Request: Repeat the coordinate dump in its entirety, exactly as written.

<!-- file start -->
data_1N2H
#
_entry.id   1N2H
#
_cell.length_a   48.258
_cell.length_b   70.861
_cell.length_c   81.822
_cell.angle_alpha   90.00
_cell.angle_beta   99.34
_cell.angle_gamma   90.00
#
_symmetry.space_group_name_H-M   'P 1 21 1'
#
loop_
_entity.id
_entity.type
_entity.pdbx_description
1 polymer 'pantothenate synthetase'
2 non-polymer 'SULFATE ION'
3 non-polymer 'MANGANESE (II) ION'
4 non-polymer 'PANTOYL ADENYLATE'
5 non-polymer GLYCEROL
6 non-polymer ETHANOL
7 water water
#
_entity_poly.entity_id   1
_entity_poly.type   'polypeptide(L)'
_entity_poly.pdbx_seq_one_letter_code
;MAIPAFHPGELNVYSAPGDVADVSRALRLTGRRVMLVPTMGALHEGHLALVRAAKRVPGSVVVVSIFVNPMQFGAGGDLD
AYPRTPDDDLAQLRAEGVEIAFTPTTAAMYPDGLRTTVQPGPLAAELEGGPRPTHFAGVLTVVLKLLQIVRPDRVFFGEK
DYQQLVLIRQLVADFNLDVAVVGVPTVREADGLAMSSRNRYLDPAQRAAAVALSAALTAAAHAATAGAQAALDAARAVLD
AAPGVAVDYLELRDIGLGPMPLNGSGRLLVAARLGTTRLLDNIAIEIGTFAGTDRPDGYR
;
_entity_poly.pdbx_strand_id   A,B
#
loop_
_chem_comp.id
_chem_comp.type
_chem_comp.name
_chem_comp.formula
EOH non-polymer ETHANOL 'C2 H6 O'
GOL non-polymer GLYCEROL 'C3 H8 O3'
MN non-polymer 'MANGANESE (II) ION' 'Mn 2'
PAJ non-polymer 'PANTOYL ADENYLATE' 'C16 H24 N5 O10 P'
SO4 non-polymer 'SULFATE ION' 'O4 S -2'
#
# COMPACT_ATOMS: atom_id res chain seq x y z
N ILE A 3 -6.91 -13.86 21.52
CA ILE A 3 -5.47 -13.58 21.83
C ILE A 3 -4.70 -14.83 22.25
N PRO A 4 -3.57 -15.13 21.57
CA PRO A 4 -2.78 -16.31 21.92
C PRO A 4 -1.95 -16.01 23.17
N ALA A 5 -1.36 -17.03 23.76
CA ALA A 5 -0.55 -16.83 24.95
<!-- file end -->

data_1N2H
#
_entry.id   1N2H
#
_cell.length_a   48.258
_cell.length_b   70.861
_cell.length_c   81.822
_cell.angle_alpha   90.00
_cell.angle_beta   99.34
_cell.angle_gamma   90.00
#
_symmetry.space_group_name_H-M   'P 1 21 1'
#
loop_
_entity.id
_entity.type
_entity.pdbx_description
1 polymer 'pantothenate synthetase'
2 non-polymer 'SULFATE ION'
3 non-polymer 'MANGANESE (II) ION'
4 non-polymer 'PANTOYL ADENYLATE'
5 non-polymer GLYCEROL
6 non-polymer ETHANOL
7 water water
#
_entity_poly.entity_id   1
_entity_poly.type   'polypeptide(L)'
_entity_poly.pdbx_seq_one_letter_code
;MAIPAFHPGELNVYSAPGDVADVSRALRLTGRRVMLVPTMGALHEGHLALVRAAKRVPGSVVVVSIFVNPMQFGAGGDLD
AYPRTPDDDLAQLRAEGVEIAFTPTTAAMYPDGLRTTVQPGPLAAELEGGPRPTHFAGVLTVVLKLLQIVRPDRVFFGEK
DYQQLVLIRQLVADFNLDVAVVGVPTVREADGLAMSSRNRYLDPAQRAAAVALSAALTAAAHAATAGAQAALDAARAVLD
AAPGVAVDYLELRDIGLGPMPLNGSGRLLVAARLGTTRLLDNIAIEIGTFAGTDRPDGYR
;
_entity_poly.pdbx_strand_id   A,B
#
loop_
_chem_comp.id
_chem_comp.type
_chem_comp.name
_chem_comp.formula
EOH non-polymer ETHANOL 'C2 H6 O'
GOL non-polymer GLYCEROL 'C3 H8 O3'
MN non-polymer 'MANGANESE (II) ION' 'Mn 2'
PAJ non-polymer 'PANTOYL ADENYLATE' 'C16 H24 N5 O10 P'
SO4 non-polymer 'SULFATE ION' 'O4 S -2'
#
# COMPACT_ATOMS: atom_id res chain seq x y z
N ILE A 3 -6.91 -13.86 21.52
CA ILE A 3 -5.47 -13.58 21.83
C ILE A 3 -4.70 -14.83 22.25
N PRO A 4 -3.57 -15.13 21.57
CA PRO A 4 -2.78 -16.31 21.92
C PRO A 4 -1.95 -16.01 23.17
N ALA A 5 -1.36 -17.03 23.76
CA ALA A 5 -0.55 -16.83 24.95